The sympathetic nervous system regulates cardiac function through the activation of adrenergic receptors (ARs). β1 and β2ARs are the primary sympathetic receptors in the heart and play different roles in regulating cardiac contractile function and remodeling in response to injury. In this study, we examine the targeting and trafficking of β1 and β2ARs at cardiac sympathetic synapses in vitro. Sympathetic neurons form functional synapses with neonatal cardiac myocytes in culture. The myocyte membrane develops into specialized zones that surround contacting axons and contain accumulations of the scaffold proteins SAP97 and AKAP79/150 but are deficient in caveolin-3. The β1ARs are enriched within these zones, whereas β2ARs are excluded from them after stimulation of neuronal activity. The results indicate that specialized signaling domains are organized in cardiac myocytes at sites of contact with sympathetic neurons and that these domains are likely to play a role in the subtype-specific regulation of cardiac function by β1 and β2ARs in vivo.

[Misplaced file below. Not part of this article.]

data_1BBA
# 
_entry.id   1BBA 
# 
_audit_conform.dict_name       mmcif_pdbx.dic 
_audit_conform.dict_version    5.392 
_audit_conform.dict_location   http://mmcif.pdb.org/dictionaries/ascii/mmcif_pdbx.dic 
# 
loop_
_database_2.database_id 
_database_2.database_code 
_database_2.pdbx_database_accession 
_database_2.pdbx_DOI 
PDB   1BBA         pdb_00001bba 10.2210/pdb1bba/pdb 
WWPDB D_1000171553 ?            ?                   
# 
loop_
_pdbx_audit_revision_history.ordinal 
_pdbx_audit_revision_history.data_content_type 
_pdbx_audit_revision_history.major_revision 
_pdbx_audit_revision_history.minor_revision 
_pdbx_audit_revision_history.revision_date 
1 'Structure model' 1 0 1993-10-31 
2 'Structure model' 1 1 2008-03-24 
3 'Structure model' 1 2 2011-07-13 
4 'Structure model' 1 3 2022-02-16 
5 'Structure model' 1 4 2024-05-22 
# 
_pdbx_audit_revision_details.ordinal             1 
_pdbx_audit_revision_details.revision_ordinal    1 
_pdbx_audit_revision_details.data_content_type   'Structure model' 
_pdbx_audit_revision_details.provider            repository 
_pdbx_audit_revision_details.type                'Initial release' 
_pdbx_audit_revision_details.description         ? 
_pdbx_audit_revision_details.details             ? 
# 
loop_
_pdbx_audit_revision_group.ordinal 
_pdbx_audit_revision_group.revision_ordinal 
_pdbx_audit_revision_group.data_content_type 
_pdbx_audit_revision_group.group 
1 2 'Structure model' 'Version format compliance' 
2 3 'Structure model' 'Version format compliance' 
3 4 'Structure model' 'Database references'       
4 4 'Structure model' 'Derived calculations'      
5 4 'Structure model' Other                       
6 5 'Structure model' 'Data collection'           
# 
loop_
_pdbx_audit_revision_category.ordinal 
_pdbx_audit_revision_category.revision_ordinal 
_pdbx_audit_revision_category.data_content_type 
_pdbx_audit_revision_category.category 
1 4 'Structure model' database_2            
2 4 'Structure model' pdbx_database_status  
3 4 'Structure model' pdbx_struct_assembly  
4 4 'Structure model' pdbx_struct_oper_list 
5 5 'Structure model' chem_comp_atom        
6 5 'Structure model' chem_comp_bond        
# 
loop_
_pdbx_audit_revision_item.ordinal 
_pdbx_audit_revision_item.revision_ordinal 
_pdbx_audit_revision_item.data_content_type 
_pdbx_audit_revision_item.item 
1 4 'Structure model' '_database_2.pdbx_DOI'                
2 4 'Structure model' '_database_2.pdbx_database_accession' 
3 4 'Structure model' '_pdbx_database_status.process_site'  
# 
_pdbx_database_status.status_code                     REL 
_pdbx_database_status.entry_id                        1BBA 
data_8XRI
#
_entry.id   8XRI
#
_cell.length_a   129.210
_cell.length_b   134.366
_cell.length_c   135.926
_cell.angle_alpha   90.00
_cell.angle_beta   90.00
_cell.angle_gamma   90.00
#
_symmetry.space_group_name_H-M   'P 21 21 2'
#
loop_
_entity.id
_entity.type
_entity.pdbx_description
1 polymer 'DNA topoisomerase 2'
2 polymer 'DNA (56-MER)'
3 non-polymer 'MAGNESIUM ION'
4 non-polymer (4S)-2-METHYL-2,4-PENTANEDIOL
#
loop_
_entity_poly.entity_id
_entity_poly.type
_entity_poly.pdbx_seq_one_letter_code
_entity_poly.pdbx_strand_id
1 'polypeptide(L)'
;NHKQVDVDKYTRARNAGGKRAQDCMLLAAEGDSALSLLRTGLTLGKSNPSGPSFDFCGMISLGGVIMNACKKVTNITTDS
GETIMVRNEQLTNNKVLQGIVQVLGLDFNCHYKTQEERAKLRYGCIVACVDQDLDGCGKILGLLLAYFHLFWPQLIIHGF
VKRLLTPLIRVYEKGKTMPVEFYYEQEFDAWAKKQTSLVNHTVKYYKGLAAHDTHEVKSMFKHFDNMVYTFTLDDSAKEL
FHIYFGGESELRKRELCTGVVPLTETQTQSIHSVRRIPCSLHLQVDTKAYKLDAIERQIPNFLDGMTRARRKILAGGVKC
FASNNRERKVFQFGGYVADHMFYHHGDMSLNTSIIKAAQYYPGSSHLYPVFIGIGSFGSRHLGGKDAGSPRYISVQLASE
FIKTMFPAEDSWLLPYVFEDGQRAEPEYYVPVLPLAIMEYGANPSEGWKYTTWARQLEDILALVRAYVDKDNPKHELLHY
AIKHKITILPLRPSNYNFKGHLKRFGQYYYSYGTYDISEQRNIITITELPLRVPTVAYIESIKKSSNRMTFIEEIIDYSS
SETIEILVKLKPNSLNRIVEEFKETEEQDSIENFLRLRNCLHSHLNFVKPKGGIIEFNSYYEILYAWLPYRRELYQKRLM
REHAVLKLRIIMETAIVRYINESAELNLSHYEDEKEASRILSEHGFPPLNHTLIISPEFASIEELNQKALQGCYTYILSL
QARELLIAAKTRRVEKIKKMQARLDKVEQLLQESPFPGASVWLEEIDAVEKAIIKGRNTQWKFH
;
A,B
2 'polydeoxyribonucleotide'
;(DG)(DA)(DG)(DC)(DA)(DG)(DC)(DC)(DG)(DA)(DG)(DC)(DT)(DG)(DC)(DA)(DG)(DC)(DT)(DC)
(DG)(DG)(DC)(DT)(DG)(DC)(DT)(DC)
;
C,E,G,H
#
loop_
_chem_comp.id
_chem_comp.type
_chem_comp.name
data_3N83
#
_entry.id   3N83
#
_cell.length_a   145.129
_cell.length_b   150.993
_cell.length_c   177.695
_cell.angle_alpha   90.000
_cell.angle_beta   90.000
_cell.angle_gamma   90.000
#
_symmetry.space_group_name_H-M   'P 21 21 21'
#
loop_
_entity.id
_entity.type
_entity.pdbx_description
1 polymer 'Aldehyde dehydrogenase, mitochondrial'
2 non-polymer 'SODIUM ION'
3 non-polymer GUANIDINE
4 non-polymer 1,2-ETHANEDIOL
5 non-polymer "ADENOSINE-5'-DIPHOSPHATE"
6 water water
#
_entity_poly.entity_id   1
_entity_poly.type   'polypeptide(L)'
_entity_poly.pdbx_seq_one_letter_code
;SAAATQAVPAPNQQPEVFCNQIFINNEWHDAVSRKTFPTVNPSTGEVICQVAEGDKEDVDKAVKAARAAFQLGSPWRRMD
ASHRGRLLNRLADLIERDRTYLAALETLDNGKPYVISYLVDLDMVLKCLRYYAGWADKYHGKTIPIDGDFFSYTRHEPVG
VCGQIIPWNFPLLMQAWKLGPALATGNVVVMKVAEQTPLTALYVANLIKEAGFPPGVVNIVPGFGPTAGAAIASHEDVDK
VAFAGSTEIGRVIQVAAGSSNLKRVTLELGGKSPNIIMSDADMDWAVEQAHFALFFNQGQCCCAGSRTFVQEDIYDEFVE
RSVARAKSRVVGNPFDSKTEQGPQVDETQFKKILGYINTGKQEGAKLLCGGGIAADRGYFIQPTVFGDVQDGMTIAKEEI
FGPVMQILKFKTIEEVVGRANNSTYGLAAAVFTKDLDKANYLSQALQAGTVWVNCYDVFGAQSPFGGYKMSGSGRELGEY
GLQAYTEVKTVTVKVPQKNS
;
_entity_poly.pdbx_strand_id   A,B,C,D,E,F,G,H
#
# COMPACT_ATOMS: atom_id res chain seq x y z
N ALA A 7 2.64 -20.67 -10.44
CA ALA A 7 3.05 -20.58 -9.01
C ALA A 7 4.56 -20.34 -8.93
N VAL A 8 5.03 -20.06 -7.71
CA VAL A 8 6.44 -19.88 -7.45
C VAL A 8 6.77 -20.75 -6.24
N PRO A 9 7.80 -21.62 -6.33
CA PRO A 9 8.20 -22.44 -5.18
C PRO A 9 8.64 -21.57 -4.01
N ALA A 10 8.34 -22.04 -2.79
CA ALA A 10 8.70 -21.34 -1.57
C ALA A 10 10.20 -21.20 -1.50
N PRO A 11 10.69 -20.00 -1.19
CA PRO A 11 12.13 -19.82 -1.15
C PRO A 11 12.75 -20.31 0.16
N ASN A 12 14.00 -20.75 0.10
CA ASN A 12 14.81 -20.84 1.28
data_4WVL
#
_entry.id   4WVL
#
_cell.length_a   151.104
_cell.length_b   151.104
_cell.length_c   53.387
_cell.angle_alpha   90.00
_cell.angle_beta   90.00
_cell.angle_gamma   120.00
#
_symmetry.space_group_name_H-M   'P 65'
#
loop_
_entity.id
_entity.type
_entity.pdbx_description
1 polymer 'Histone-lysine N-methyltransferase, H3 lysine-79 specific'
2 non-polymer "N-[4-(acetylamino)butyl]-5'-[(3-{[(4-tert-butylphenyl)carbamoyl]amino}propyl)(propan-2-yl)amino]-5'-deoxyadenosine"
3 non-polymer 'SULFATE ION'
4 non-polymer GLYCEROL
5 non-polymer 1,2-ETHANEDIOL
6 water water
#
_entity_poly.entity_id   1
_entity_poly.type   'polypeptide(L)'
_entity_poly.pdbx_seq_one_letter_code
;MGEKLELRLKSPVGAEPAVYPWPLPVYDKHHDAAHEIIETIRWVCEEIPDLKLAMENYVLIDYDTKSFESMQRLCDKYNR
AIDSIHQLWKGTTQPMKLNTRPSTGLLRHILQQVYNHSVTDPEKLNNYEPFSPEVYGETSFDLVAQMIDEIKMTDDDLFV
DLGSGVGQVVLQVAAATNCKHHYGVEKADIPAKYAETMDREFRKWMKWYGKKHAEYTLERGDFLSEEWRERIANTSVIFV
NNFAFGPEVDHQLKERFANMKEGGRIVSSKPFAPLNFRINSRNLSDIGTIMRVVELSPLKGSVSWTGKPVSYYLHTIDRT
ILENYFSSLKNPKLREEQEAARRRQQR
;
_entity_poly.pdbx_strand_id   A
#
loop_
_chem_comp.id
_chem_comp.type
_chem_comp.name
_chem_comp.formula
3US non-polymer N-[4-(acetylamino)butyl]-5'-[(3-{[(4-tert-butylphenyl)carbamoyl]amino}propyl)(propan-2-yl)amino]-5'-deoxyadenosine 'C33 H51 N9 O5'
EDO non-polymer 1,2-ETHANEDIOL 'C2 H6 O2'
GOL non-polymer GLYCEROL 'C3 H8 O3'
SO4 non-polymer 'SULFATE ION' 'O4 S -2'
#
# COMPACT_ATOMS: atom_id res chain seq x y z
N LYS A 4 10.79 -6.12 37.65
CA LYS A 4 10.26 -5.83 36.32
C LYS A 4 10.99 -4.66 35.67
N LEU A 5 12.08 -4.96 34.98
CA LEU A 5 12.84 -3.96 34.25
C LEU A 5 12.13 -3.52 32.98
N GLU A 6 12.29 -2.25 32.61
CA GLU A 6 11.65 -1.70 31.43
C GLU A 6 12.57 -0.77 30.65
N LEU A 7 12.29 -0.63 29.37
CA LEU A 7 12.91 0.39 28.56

ASJC Scopus subject areas
- Cell Biology